Evaluating the Acquisition of Engineering Confidence and Skills Through RoboticsRecently, there has been an emphasis on increasing the number of women in science, technology,engineering, and math (STEM) careers. In order to convince more women to pursue STEM careerpaths, particularly engineering, it is important to reach them before the college level. This paper is a“work in progress” that outlines the development and evaluation of a high school robotics club in orderto engage high school girls in STEM areas. The club began at the start of the 2011-2012 school year ata public, urban all girl's high school. The three main goals are: to develop a sustainable roboticsprogram, to encourage interest in engineering, and to improve engineering skills and confidence in highschool girls. The girl's attitudes towards STEM careers, as well as their logic and spatial reasoningskills, are evaluated throughout the year.In order to provide the club with a structured goal, motivation, and supplies the team signed up for theFIRST Tech Challenge (FTC). FTC teams can have a maximum of 10 students, so to include as manygirls as possible the club has two parts. Ten students are on the official team and meet twice a week.Smaller robotics projects are available for additional students, finishing with an end-of-the-term mini-competition. Engineering mentors are available through a STEM GK-12 program that pairs graduateengineering students with high school teachers. Through this program there is an existing network ofthree graduate students with robotics experience and one teacher who has already established asuccessful robotics club at another local high school.Students in the club, as well as a separate control group, are given short surveys and tests throughoutthe year in order to measure the club's effectiveness at improving students skills, confidence, andinterest level. Self-confidence and interest level are based on student opinion and are evaluated througha survey. We chose spatial reasoning and logic as skill metrics because they are important engineeringskills and are generally quantifiable through tests. We chose to measure these skills via a game, BigBrain AcademyTM for the Nintendo WiiTM. A correlation between certain games and generalintelligence has been shown previously [1]. Student scores are recorded for four games: Train Turn,Match Blast, Block Spot, and Reverse Retention. As an example, the game Train Turn tests spatialskills by presenting the player with a partially completed train track and a goal the train must reach.New pieces of track can be placed to make the train go left, right, or forward from the perspective of thetrain. Points are awarded for speed and for successfully reaching the goal.[1] M.A. Quiroga, M. Herranz, M. Gómez-Abad, M. Kebir, J. Ruiz, Roberto Colom, “Video-games: Do they require general intelligence?,” Computers & Education, Volume 53, Issue 2, September 2009, Pages 414-418, ISSN 0360-1315, 10.1016/j.compedu.2009.02.017.[2] IGN.com. (2007). Big Brain Academy: Wii Degree Screenshots [Online]. Available: http://wii.ign.com/dor/objects/853779/big-brain-academy/images/big-brain-academy-wii-degree- 20070606050104872.html Screenshot of the game Train Turn [2].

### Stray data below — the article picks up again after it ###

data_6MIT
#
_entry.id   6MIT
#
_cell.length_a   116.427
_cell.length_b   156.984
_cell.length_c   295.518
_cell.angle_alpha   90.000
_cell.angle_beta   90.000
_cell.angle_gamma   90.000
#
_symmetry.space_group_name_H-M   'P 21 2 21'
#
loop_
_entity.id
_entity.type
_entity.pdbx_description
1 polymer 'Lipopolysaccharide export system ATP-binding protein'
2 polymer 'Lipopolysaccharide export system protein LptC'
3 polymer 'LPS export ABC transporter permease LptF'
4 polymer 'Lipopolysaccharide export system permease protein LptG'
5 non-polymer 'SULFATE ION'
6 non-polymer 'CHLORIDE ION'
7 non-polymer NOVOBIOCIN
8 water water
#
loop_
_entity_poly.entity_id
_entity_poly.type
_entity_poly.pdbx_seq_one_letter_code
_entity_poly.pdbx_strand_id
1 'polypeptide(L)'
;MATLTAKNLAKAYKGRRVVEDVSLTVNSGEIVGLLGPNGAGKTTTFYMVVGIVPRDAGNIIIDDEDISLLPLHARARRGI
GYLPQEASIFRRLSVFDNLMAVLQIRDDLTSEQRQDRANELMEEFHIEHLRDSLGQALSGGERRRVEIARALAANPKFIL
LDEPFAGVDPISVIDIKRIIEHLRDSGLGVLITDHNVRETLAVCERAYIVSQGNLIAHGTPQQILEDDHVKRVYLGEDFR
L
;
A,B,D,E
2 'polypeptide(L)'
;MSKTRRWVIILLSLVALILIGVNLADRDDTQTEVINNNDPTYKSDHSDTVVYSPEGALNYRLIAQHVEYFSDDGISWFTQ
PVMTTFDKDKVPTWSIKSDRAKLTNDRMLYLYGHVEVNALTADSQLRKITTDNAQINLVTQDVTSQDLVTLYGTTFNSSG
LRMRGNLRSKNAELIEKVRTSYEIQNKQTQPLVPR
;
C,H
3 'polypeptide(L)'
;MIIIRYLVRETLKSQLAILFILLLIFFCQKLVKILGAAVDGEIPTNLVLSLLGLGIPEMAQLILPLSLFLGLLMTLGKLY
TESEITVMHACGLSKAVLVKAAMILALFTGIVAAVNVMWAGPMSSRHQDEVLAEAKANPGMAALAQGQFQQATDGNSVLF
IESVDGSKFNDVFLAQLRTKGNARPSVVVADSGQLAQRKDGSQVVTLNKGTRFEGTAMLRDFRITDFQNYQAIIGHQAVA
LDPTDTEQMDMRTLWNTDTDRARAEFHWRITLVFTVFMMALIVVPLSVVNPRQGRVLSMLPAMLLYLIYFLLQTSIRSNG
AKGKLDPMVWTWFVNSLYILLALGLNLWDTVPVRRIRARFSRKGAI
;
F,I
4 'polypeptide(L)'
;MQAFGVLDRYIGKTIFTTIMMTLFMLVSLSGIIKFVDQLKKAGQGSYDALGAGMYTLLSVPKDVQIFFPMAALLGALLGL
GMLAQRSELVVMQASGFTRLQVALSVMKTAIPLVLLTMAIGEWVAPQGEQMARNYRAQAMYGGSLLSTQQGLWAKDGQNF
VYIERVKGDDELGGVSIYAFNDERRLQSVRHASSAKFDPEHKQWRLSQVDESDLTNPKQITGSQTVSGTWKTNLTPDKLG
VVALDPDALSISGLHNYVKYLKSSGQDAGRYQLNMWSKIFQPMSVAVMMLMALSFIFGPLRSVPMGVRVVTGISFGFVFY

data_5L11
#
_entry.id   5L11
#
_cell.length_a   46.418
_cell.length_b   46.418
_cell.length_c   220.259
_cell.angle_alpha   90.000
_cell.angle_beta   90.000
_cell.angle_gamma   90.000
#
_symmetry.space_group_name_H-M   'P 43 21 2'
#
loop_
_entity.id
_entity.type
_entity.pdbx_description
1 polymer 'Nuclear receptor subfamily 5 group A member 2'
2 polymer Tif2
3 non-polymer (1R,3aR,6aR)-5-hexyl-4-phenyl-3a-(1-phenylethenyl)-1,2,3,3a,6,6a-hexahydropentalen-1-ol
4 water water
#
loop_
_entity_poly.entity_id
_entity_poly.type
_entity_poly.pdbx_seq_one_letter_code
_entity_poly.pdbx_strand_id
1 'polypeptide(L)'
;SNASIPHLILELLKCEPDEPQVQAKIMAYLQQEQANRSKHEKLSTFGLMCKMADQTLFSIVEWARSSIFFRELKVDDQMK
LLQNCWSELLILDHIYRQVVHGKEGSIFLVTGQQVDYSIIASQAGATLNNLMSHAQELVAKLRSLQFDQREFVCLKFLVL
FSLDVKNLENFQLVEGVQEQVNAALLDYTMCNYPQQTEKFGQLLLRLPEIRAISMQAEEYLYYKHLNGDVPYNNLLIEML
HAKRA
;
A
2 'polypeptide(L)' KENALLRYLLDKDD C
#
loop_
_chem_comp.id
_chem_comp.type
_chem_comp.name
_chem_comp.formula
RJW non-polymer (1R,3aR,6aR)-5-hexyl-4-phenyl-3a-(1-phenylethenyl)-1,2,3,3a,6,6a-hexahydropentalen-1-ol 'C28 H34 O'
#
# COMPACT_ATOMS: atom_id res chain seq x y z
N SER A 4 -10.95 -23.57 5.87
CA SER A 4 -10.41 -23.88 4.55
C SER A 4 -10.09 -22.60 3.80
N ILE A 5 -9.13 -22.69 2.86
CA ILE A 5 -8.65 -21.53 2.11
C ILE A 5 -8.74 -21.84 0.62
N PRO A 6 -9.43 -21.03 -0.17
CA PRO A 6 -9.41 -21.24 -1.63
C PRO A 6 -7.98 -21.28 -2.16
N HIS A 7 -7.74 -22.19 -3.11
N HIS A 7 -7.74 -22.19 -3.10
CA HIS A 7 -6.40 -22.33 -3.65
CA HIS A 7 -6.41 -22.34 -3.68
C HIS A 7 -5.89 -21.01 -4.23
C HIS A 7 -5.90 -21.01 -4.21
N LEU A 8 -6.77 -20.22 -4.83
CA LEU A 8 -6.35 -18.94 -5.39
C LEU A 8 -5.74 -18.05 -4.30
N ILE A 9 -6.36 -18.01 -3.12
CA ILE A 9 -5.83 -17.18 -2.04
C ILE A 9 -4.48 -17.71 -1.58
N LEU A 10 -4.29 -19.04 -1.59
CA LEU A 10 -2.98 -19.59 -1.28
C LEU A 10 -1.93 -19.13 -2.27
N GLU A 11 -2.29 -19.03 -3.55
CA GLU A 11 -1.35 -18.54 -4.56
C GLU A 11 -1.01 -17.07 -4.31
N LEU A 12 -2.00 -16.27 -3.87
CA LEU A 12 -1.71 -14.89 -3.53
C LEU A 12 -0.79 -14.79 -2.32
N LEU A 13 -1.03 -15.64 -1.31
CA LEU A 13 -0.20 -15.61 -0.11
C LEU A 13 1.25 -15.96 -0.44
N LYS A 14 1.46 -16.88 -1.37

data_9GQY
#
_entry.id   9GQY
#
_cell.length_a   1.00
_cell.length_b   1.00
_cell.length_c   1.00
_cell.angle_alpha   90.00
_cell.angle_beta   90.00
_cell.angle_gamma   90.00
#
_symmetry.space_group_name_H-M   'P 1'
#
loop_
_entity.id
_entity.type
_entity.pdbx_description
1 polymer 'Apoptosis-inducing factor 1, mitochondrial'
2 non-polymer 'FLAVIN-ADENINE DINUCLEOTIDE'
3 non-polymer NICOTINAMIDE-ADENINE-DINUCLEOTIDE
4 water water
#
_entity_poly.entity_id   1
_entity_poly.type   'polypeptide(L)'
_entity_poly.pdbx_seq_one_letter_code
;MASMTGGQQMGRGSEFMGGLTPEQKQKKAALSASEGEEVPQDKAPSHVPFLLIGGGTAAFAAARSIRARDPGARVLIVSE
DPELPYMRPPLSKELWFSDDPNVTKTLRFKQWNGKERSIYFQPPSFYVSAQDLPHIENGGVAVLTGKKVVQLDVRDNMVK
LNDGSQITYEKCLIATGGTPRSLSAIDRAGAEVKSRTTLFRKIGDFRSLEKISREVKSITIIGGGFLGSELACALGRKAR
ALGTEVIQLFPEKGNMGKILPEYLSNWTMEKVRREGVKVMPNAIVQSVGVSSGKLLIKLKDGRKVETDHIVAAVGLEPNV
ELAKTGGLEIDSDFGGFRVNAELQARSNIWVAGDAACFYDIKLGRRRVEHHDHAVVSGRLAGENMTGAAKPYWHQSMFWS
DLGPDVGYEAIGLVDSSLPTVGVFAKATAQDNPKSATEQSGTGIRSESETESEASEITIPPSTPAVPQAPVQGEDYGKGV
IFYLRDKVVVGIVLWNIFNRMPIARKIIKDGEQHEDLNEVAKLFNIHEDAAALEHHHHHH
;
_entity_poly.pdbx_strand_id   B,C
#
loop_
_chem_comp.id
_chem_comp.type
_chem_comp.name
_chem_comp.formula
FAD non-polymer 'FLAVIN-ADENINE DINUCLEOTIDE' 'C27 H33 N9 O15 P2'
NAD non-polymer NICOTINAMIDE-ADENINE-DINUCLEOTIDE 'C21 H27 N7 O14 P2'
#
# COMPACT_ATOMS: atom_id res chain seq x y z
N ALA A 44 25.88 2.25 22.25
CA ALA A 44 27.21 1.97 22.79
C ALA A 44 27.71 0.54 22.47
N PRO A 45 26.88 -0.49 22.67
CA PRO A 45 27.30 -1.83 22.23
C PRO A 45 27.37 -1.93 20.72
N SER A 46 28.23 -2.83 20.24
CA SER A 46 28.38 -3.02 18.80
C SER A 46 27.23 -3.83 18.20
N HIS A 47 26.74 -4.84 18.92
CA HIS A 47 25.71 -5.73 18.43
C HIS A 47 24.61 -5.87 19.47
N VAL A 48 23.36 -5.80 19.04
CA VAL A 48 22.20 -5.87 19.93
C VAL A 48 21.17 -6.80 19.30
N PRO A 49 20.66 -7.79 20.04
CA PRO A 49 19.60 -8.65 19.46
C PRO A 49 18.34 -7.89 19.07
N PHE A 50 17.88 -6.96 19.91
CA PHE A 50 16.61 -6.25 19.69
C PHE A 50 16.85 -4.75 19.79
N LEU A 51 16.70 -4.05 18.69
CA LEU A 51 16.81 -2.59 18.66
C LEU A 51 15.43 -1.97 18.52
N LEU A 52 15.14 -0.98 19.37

Batula, A. M., & Mather, T. W., & Carryon, G., & Surrey, S., & Ueda, D. E., & Kim, Y., & Fontecchio, A. K. (2012, June), Evaluating the Acquisition of Engineering Confidence and Skills Through Robotics Paper presented at 2012 ASEE Annual Conference & Exposition, San Antonio, Texas. 10.18260/1-2--21344